“…And truly our fellowship is with the Father and with His Son Jesus Christ” (1 John 1:3).
In the last article, I spoke of how the Trinity makes the Christian view of God distinct and unique. The aim of this post is to explore the relationship of the Trinity to the Christian life. To begin, I ask you to consider the following statement: The Christian life is a life that participates in the life of the Trinity. That is, the Christian has been invited into the very life of the Trinity, and thus, experiences this life, being drawn into it. Thus, the Christian life is entirely Trinitarian and cannot be truly understood in any other way. Donald Fairbairn goes so far as to say, “The doctrine of the Trinity is the gateway to understanding Christian life” (Fairbairn, 2009, p. 243).
Union with Christ
In order to understand this, we must first understand the nature of our union with Christ, for this is at the very heart of Christianity. We are vitally connected to Christ in His life, death, resurrection and ascension. In the incarnation, God has forever united humanity to Divinity. Therefore, by the incarnation, we participate as humans in the Divine life by the Spirit through the humanity of Jesus Christ, our brother, great High Priest and Living Head. Because He participated in our life as a human, we participate in His life as humans, and His life is a life that is lived within the eternal relationship of the Triune God. Therefore, we are brought into the Trinitarian relationship.
James Torrance puts it like this:
“The prime purpose of the incarnation, in the love of God, is to lift us up into a life of communion, of participation in the very triune life of God” (Torrance 1996, p. 32). Thus we participate ‘through the Holy Spirit in the incarnate Son’s communion with the Father…'(ibid, p. 9). The point is that through our union with Jesus, we are invited and brought inside the circle of Trinitarian love (Seamands, 2005, p. 60). We participate in the unique love relationship of the Son and the Father in the Spirit.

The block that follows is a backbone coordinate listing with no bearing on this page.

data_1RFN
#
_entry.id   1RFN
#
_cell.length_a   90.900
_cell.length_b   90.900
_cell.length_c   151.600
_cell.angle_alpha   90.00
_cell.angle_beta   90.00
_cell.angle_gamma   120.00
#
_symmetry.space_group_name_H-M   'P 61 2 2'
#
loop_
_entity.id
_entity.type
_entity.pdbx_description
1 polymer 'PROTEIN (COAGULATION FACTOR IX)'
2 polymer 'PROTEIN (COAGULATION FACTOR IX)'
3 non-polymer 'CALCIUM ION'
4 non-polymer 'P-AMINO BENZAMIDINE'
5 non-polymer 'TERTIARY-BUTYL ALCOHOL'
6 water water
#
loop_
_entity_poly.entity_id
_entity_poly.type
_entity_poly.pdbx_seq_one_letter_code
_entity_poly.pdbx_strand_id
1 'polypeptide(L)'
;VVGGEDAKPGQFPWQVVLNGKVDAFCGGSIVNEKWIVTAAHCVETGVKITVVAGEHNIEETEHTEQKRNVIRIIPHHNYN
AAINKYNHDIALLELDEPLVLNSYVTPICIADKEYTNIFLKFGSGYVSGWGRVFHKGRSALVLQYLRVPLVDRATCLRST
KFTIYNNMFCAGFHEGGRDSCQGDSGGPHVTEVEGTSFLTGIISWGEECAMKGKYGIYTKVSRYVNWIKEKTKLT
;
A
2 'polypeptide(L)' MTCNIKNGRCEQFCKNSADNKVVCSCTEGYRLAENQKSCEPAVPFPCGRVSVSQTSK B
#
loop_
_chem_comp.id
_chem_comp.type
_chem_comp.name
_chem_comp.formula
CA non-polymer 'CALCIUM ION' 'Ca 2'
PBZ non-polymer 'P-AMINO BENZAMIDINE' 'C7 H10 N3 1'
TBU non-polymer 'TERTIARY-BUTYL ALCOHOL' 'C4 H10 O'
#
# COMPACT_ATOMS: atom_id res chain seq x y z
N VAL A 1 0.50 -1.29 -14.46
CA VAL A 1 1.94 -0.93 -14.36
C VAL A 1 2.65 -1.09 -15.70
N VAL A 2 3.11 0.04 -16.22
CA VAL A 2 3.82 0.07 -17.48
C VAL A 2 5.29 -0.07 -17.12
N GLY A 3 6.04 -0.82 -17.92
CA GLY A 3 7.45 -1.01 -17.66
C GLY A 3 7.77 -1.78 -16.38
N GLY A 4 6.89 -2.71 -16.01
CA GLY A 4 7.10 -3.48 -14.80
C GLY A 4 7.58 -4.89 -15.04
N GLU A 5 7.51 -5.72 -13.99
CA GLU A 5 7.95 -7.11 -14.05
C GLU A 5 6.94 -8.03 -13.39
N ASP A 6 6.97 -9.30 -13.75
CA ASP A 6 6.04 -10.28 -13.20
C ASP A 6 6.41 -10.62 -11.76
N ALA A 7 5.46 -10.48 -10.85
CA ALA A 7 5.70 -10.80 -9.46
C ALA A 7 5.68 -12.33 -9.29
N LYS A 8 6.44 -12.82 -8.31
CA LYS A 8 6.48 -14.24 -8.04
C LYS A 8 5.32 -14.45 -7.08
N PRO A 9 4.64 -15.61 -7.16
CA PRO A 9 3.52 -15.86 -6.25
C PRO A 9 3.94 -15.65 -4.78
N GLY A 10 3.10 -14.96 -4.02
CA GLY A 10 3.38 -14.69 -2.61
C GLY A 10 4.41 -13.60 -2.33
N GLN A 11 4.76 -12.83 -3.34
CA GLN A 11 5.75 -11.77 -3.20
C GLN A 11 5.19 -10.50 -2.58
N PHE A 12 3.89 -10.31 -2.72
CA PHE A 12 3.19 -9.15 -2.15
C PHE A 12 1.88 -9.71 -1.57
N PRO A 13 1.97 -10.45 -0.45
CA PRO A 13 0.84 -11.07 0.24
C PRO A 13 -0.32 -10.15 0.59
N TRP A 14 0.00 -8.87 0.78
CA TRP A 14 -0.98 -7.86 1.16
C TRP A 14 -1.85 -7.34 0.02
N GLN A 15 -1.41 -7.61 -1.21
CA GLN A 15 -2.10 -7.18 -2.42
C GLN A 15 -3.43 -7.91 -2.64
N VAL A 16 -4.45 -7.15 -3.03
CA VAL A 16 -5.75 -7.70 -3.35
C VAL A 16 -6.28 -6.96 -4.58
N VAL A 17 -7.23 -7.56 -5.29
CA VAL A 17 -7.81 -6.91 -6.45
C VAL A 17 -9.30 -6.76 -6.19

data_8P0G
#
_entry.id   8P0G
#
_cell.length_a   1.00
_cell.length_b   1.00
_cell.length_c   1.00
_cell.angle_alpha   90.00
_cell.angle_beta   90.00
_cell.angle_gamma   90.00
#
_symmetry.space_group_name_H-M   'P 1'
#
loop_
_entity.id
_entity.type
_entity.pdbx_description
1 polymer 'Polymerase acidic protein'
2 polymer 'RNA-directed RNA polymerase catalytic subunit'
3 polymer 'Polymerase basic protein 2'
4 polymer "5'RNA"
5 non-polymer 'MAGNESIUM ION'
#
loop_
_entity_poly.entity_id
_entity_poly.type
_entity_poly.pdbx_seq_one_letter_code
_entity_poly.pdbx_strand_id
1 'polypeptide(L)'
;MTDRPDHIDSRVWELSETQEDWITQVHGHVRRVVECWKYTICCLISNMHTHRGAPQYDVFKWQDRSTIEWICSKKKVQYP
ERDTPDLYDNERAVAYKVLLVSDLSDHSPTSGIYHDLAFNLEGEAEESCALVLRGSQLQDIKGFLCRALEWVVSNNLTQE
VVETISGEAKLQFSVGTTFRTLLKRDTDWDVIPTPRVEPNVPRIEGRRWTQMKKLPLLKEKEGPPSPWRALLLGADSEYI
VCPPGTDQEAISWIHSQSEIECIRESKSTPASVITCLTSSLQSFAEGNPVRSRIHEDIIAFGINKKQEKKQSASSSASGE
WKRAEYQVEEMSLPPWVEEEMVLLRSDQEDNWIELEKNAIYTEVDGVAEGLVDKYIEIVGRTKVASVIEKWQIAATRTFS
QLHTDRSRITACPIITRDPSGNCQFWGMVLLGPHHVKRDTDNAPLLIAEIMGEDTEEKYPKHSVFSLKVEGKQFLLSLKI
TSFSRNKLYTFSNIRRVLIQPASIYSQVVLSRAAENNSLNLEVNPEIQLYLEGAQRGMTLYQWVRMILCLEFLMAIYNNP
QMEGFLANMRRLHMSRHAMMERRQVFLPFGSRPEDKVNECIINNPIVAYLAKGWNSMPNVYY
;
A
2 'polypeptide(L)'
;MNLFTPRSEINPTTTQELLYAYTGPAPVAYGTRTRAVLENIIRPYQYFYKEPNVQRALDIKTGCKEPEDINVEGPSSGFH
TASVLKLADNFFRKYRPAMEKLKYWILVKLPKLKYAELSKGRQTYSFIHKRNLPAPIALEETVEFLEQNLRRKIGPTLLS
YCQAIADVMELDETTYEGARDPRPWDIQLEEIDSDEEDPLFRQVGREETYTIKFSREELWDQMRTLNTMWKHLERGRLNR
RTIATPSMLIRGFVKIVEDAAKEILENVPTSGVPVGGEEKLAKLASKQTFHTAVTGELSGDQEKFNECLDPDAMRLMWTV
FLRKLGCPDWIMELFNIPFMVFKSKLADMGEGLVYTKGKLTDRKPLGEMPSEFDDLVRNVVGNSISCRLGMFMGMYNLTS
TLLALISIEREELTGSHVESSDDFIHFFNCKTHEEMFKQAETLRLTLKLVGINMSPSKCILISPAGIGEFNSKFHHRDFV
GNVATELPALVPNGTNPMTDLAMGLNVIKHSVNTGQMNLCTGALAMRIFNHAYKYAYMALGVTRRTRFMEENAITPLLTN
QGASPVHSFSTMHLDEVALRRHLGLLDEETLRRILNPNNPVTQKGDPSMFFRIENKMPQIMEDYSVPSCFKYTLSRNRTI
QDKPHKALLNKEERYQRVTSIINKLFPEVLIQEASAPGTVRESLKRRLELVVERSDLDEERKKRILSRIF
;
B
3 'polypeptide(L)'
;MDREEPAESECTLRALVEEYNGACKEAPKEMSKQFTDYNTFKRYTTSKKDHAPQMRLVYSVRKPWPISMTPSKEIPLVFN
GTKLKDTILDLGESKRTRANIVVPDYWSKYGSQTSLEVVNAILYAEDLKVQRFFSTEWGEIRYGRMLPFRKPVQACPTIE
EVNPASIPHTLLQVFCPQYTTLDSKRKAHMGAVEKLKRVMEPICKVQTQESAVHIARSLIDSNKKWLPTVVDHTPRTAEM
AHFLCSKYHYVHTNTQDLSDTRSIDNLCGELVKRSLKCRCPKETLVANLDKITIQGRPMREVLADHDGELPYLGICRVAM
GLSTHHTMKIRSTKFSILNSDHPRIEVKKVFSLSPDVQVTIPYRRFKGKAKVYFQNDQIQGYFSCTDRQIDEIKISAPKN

This is what John has in mind in 1 John 1:3: “…That which we have seen and heard we declare to you, that you also may have fellowship with us; and truly our fellowship is with the Father and with His Son Jesus Christ.” John is here saying that they have been included in the fellowship of the Son and the Father, a relationship that is extended to humans through the humanity of Jesus. Jesus Himself speaks to this in John 14. Notice the Trinitarian emphases of Jesus: “…The Spirit of truth, whom the world cannot receive, because it neither sees Him nor knows Him; but you know Him, for He dwells with you and will be in you” (John 14:17).
Here Jesus makes reference to the indwelling of the Spirit, which is how He unites us to participate in His relationship with the Father. “At that day you will know that I am in My Father, and you in Me, and I in you” (John 14:20). Jesus speaks here of what is termed the mutual indwelling of the Son and Father. What is remarkable is that by the Spirit uniting us to Jesus, we are included in this relationship. It is not that we are absorbed into the Divine so that we become Divine, but rather that we are included in the Divine fellowship between the Father, Son and Spirit.
As our great High Priest, in His prayer in John 17, Jesus clearly describes eternal life in terms of Him bringing those whom the Father has given Him into their communion and fellowship. Notice these words in John 17: “As You have given Him authority over all flesh, that He should give eternal life to as many as You have given Him. And this is eternal life, that they may know You, the only true God, and Jesus Christ whom You have sent” (John 17:2-3).
“I do not pray for these alone, but also for those who will believe in Me through their word; that they all may be one, as You, Father, are in Me, and I in You; that they also may be one in Us, that the world may believe that You sent Me. And the glory which You gave Me I have given them, that they may be one just as We are one: I in them, and You in Me; that they may be made perfect in one, and that the world may know that You have sent Me, and have loved them as You have loved Me” (John 17:20-23).